100 Trillion Microbes Live In Our Guts – Here’s Why We Can’t Survive Without Them

One hundred trillion microbes inhabit our body’s inner spaces, living in our guts. Outnumbering our own cells by 10-1, their profound effects on our bodies and even our behaviour are only just becoming understood. The latest research has revealed that our lifestyles and diets have a major effect on these internal inhabitants.


‘They can make you fat, or thin; they can cause disease; but they’re also essential to life’


What do our microscopic passengers do for us?

A healthy mix of microbes living in our guts is essential to health. As well as having the ability to make you fat or thin, they can cause disease – even cancer – but they are also essential to life, making critical vitamins that we need to survive and helping us to digest our food. From an early age they are involved in training our immune system, and can send chemical signals to our brains that control mood, anxiety and appetite.


What foods can keep our friends healthy?

Our internal passengers appreciate a healthy balanced diet just as much as the human part of us, but some foods can feed your inner microbe – which is comprised of bacteria, fungi and viruses, or the microbiota, as researchers call it. Healthy people have very diverse internal microbial populations. Geneticist Cisca Wijmenga at the University of Groningen in the Netherlands led a large study into the effect of food on bacterial diversity in the gut. She found that people who regularly eat yogurt or buttermilk have a greater diversity of gut bacteria. Coffee and wine can be beneficial, as well as fermented foods such as sauerkraut and kimchi.


What grub should we avoid?

Whole milk, excess alcohol and a high fat diet can decrease microbiota diversity. Antibiotics can also decimate your inner microbes and cause diarrhoea by knocking out part of the population and allowing ‘bad’ bacteria to overrun the gut, with explosive consequences. The US military, concerned at high rates of diarrhoea in soldiers in Iraq and Afghanistan, offered rations fortified with friendly bacteria.


What about our lifestyles and physical activity?

New research published this month by US army researchers examined the gut wellbeing of Norwegian forces after four days of extreme Arctic training. The physiological stress experienced by the soldiers had altered the makeup of their microbiome with increases in harmful bacteria and decreases in beneficial bugs. The activity of the bad bacteria caused the walls of the soldiers’ guts to become leaky – temporarily damaging and inflaming this important barrier to infection. So, boosting the levels of good bacteria before training begins could help soldiers withstand the rigours of extreme exercise. This approach could also help endurance athletes.


‘The strong influence of the microbiota on the processing of food makes calorie counting problematic’


Can our internal bugs make us fat?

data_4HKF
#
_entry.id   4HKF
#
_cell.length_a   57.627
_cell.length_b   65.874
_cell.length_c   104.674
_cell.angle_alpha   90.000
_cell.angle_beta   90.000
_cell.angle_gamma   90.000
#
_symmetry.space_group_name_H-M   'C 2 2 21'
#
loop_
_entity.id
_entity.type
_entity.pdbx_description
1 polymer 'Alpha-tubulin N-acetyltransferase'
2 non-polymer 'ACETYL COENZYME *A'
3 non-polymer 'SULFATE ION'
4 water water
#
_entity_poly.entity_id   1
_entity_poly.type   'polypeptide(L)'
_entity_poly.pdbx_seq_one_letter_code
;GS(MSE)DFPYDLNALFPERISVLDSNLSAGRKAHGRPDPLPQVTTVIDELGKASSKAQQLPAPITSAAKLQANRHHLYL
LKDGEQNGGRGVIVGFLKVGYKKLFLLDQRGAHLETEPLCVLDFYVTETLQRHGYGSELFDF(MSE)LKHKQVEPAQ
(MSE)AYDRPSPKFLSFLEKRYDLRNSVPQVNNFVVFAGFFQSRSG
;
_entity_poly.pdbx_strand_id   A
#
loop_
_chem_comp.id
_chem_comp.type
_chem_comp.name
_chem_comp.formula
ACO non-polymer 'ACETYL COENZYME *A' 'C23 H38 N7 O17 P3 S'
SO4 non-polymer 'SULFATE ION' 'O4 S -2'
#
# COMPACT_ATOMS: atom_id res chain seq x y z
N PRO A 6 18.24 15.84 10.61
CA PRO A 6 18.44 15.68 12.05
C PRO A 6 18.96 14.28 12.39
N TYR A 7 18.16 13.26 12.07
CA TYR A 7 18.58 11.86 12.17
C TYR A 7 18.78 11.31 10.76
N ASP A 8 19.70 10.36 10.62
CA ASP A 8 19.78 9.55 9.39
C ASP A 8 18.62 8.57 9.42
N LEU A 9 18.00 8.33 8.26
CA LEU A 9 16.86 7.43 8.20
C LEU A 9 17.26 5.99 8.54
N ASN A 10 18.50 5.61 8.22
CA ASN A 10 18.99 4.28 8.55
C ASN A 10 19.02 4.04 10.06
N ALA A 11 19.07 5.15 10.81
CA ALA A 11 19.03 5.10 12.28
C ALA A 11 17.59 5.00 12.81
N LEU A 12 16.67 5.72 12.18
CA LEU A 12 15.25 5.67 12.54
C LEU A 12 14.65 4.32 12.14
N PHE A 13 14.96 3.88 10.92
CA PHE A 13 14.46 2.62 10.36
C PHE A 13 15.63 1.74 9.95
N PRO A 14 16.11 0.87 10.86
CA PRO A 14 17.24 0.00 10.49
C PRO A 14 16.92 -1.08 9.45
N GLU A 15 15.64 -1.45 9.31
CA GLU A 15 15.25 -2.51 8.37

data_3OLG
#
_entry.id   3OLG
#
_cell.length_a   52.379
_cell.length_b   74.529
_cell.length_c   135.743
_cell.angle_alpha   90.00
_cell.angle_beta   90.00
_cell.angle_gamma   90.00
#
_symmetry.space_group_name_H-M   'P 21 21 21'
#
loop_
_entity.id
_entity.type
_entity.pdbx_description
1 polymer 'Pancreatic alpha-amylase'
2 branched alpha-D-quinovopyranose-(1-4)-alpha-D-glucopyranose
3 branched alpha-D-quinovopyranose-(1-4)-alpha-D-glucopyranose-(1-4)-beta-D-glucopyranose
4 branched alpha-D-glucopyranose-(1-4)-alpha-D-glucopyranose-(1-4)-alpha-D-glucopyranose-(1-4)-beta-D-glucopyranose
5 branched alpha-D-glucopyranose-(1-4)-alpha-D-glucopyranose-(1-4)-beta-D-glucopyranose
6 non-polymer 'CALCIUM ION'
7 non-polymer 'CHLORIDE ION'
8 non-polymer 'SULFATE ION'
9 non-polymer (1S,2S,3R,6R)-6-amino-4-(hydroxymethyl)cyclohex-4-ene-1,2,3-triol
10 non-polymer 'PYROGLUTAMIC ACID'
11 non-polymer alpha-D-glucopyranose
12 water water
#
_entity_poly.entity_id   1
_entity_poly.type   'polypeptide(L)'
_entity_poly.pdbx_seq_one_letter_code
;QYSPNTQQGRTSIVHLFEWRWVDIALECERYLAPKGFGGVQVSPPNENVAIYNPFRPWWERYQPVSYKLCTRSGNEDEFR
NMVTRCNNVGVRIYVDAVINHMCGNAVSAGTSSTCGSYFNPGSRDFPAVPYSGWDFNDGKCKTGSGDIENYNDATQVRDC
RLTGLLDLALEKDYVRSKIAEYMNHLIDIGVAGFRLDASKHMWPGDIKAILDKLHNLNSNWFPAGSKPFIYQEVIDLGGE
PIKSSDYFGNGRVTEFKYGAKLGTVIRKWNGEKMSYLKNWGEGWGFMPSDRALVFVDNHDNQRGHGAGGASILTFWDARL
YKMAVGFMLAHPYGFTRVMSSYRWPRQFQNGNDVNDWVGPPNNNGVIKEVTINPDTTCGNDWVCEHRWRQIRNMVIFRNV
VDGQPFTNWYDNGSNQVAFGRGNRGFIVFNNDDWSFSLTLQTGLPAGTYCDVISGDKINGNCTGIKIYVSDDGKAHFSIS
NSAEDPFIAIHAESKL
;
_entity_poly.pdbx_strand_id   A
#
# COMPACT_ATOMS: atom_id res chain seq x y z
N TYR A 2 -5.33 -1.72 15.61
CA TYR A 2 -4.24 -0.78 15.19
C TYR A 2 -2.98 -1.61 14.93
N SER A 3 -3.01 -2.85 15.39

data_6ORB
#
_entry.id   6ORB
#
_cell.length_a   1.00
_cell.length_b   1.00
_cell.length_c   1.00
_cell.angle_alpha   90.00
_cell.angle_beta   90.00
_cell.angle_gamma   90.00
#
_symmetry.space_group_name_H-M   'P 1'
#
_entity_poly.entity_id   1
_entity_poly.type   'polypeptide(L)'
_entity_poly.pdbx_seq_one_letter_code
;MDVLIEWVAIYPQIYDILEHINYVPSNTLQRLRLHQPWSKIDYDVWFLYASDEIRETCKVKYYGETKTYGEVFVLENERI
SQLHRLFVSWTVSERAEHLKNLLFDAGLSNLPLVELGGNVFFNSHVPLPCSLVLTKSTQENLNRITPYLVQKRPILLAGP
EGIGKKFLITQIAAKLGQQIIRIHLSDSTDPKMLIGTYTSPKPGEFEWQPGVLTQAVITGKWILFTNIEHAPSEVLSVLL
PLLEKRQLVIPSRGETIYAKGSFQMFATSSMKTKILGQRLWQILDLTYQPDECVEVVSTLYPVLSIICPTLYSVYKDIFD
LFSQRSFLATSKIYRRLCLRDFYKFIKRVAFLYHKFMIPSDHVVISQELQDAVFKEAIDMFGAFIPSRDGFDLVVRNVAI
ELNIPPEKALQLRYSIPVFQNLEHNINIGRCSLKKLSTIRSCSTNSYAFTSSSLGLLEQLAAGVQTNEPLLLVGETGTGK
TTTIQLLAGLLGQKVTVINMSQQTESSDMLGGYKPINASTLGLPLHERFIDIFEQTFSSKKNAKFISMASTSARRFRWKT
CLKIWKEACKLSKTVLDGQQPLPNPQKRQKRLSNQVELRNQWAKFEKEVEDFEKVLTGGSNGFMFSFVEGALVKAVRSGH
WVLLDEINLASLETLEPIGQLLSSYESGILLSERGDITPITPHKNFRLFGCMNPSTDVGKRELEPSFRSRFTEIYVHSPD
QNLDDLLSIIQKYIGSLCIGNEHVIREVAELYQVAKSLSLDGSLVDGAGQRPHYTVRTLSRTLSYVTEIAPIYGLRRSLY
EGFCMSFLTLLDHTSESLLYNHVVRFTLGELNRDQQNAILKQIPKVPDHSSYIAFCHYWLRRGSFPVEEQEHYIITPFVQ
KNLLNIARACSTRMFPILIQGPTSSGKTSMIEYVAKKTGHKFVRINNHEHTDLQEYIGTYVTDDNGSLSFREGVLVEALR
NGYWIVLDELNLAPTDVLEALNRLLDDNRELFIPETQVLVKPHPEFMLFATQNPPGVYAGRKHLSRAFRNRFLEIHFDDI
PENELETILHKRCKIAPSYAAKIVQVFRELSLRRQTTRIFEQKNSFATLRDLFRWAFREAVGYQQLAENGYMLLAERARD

Variations in the gut microbe population have a major role to play in weight gain. Dr Jeffrey Gordon practically invented the study of human gut microbes – he’s known as the father of the microbiome. At his lab at Washington University in the US, pioneering studies involved transplanting microbiota from identical twins, one obese and the other lean, into sterile mice. Transplants of the bugs alone could transmit leanness or obesity into the mice. Obese mice gained weight on exactly the same diet that caused the lean mice to maintain a healthy weight. The obese twins had a microbiota that was much better at extracting calories from the same food intake. The strong influence of the microbiota on the processing of food means that there’s much more room for weight gain variation between two people on identical diets than we previously thought.


How does gut biodiversity affect our body fat and heart disease risk?

In another study, Dr Michelle Beaumont at King’s College London linked body fat to microbial diversity in twins’ faeces as part of a long term twin research programme. ‘There is a clear link between decreased bacterial diversity in faeces and markers for obesity and cardiovascular risk, particularly for abdominal fat,’ she said.


If our gut bugs can make us fat, could manipulating them be a route to the treatment of obesity?

The answer is probably yes, and millions of research pounds are exploring this as a possible cure for a very 21st century health epidemic. Since obese people appear to have a much less diverse range of gut organisms, the future could yield a pill containing a cocktail of microbes that could be taken to combat obesity.


How could probiotics and prebiotics help develop a healthy gut?

Probiotics are foods containing live bacteria, such as yogurt; but do they actually work? Professor Glenn Gibson of Reading University is an expert on probiotics. ‘Taking probiotics is safe and can help a lot of us,’ he says. ‘They can reduce the risk of us getting many different gut-related problems.’ Prebiotics deliver specific nutrients that can favour different species. As we understand more about how they interact with our bodies, it may become possible to change the balance of our own gut microbes, and reintroduce or enhance a healthy microbiome diversity.


WHAT NEXT? Download and listen to BBC Radio 4’s two-part Food programme devoted to the gut microbiome. Part One and Part Two


Advice is for information only and should not replace medical care or recommendations. Please check with your Doctor before embarking on exercise or nutrition regimes for the first time.